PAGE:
• 1/2 cup low-fat milk
  • 1/4 cup almond butter
  • 1 cup blueberries
  • Salt to taste

Directions

1. Place oats in a large bowl, cover with water and soak for at least two hours.

2. Preheat oven to 350 degrees. Drain oats, return to bowl and stir in protein powder, cinnamon and a couple of pinches of salt. In a separate bowl, whisk eggs, milk and almond butter. Stir egg mixture into oat mixture and fold in blueberries.

3. Divide among 12 greased, standard-size muffin cups and bake for 25 minutes or until set. Chill for up to five days.

Nutrition Data (per serving): 381 calories, 23 grams protein, 40 grams carbohydrate, 15 grams fat.

Salmon and Quinoa with Mango Salsa

Salmon-and-Quinoa-with-Mango-Salsa

Need to know: To cut down on the time you spend with knife in hand, look for bags of frozen mango cubes. To add flavor to the quinoa, try simmering it in broth instead of water.

Nutrition bonus: Salmon is rich in omega-3 fats that have been shown to make it easier to burn fat and stockpile more muscle.

  • 1 1/2 lbs. salmon fillet
  • 1 cup quinoa
  • 1 mango, peeled, pitted and cubed
  • 1 pint cherry tomatoes, halved
  • 1 red bell pepper, seeded and chopped
  • 1/3 cup chopped cilantro
  • 2 scallions (green onions), thinly sliced
  • 1 lime
  • Salt and pepper to taste

Directions

1. Preheat oven to 400 degrees. Place salmon on a greased or parchment-paper-lined baking sheet and season with salt and pepper. Bake until just barely cooked through in the center, about 11 minutes. Let cool for a few minutes, then gently break flesh apart.

2. Place quinoa, 2 cups water and a couple of pinches of salt in a medium saucepan. Bring to a boil, reduce heat to medium-low and simmer covered until quinoa is tender and water has absorbed, about 12 minutes. Remove from heat and let stand covered for 10 minutes, then fluff with a fork.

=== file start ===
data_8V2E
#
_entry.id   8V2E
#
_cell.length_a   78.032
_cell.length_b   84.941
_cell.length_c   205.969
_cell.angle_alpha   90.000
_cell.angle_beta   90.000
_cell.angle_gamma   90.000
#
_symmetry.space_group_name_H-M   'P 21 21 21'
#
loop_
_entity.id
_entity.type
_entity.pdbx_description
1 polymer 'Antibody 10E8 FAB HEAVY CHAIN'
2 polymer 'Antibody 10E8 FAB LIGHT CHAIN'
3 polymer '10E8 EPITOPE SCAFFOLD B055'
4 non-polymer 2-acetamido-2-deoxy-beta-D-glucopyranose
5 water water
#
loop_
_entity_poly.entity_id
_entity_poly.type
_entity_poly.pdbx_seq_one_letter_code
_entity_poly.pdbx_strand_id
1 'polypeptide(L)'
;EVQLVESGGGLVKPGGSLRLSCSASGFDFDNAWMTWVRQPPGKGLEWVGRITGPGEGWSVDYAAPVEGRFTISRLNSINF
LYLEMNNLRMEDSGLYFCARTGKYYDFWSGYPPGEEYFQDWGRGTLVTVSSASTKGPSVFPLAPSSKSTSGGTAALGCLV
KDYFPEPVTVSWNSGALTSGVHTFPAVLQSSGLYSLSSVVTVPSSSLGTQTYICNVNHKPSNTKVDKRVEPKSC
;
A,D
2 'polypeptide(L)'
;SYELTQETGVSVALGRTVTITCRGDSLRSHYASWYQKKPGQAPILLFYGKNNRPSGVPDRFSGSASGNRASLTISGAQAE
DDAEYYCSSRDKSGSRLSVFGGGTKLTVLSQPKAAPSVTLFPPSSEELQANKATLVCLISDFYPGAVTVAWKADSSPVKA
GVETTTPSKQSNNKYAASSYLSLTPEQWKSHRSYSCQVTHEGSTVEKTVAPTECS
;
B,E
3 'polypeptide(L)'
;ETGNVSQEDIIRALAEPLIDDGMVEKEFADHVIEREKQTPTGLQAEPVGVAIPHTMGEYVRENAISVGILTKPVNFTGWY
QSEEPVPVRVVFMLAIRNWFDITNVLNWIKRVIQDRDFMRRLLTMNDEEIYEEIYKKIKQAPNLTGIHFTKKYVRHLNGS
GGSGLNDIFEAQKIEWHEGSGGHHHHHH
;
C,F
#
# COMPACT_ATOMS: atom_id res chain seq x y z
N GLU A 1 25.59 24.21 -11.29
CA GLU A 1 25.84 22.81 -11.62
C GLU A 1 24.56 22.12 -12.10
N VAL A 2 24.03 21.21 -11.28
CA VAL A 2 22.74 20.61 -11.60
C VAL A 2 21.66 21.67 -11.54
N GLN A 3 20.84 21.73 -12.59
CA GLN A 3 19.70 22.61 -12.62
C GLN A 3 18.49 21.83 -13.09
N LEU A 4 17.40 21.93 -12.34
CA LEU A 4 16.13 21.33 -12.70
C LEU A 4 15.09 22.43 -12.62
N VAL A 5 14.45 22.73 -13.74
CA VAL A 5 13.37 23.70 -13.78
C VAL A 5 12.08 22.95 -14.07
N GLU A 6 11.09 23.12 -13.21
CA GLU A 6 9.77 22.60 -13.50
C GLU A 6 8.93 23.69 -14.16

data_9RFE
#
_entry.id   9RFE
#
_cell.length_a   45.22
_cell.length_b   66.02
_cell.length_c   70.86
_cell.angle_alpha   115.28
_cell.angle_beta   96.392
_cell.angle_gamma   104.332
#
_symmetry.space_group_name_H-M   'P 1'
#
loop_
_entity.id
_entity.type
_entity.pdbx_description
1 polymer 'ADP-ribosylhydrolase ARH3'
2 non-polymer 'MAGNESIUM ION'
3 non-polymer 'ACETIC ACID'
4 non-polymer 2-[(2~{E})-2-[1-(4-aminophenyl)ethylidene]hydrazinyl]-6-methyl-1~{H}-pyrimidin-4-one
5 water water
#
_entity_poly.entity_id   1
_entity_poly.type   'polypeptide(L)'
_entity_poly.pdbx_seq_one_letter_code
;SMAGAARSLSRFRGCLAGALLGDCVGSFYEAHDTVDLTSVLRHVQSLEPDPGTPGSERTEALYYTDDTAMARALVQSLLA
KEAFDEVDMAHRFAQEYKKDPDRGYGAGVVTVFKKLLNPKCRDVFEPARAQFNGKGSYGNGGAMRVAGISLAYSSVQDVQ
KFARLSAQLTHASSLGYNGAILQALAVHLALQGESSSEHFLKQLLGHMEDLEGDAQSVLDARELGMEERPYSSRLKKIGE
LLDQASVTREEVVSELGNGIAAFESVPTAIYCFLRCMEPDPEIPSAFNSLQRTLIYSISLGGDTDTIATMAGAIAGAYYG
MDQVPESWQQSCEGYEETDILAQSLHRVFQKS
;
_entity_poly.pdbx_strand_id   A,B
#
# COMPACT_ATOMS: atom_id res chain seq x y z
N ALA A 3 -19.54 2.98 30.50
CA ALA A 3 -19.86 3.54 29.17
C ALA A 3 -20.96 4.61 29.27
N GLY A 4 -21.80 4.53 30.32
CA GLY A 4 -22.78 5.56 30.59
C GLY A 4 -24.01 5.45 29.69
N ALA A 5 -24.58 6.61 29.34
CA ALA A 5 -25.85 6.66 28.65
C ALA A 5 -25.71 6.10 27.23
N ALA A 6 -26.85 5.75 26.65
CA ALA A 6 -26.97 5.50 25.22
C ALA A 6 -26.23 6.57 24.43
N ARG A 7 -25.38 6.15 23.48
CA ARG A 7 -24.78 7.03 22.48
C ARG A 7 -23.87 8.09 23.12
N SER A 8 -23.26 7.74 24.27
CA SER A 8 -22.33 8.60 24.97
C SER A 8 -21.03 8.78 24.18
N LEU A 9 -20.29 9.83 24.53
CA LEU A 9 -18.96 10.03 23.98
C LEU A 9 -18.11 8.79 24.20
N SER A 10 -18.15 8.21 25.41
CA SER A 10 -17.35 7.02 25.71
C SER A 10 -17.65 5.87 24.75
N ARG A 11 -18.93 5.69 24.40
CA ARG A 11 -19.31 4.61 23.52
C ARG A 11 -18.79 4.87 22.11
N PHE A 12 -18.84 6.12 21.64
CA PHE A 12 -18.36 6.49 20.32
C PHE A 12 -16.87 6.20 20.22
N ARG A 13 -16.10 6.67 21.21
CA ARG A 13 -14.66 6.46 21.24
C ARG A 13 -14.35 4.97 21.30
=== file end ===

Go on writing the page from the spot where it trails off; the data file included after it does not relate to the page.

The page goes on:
3. In a separate bowl, stir together mango, cherry tomatoes, red bell pepper, cilantro and scallions. Divide quinoa and salmon among four containers and top each with an equal amount of mango salsa. Squirt lime juice over the top, seal shut and chill for up to five days.

Nutrition Data (per serving): 506 calories, 44 grams protein, 43 grams carbohydrate, 18 grams fat

Chicken Rice with Spicy Almond Sauce

Chicken

Need to know: You could minimize prep time by using bags of frozen broccoli and carrots and even boil-in-a-bag rice options. The rice can be replaced with quinoa for additional protein.

Nutrition bonus: Supermarket rotisserie chicken is a no-fuss way to load up on easy, quality protein, and broccoli adds lots of antioxidants for optimal health.

  • 1 cup long-grain brown rice
  • 1 3/4 cups low-sodium chicken broth or water
  • 1/4 teaspoon salt
  • 1 large crown broccoli, cut into florets
  • 4 medium carrots, sliced diagonally, 1/4-inch thick
  • 1/3 cup almond butter
  • 3 tablespoons rice vinegar
  • 2 tablespoons low-sodium soy sauce
  • 2 teaspoons Sriracha hot sauce
  • 2 cups sliced rotisserie chicken

Directions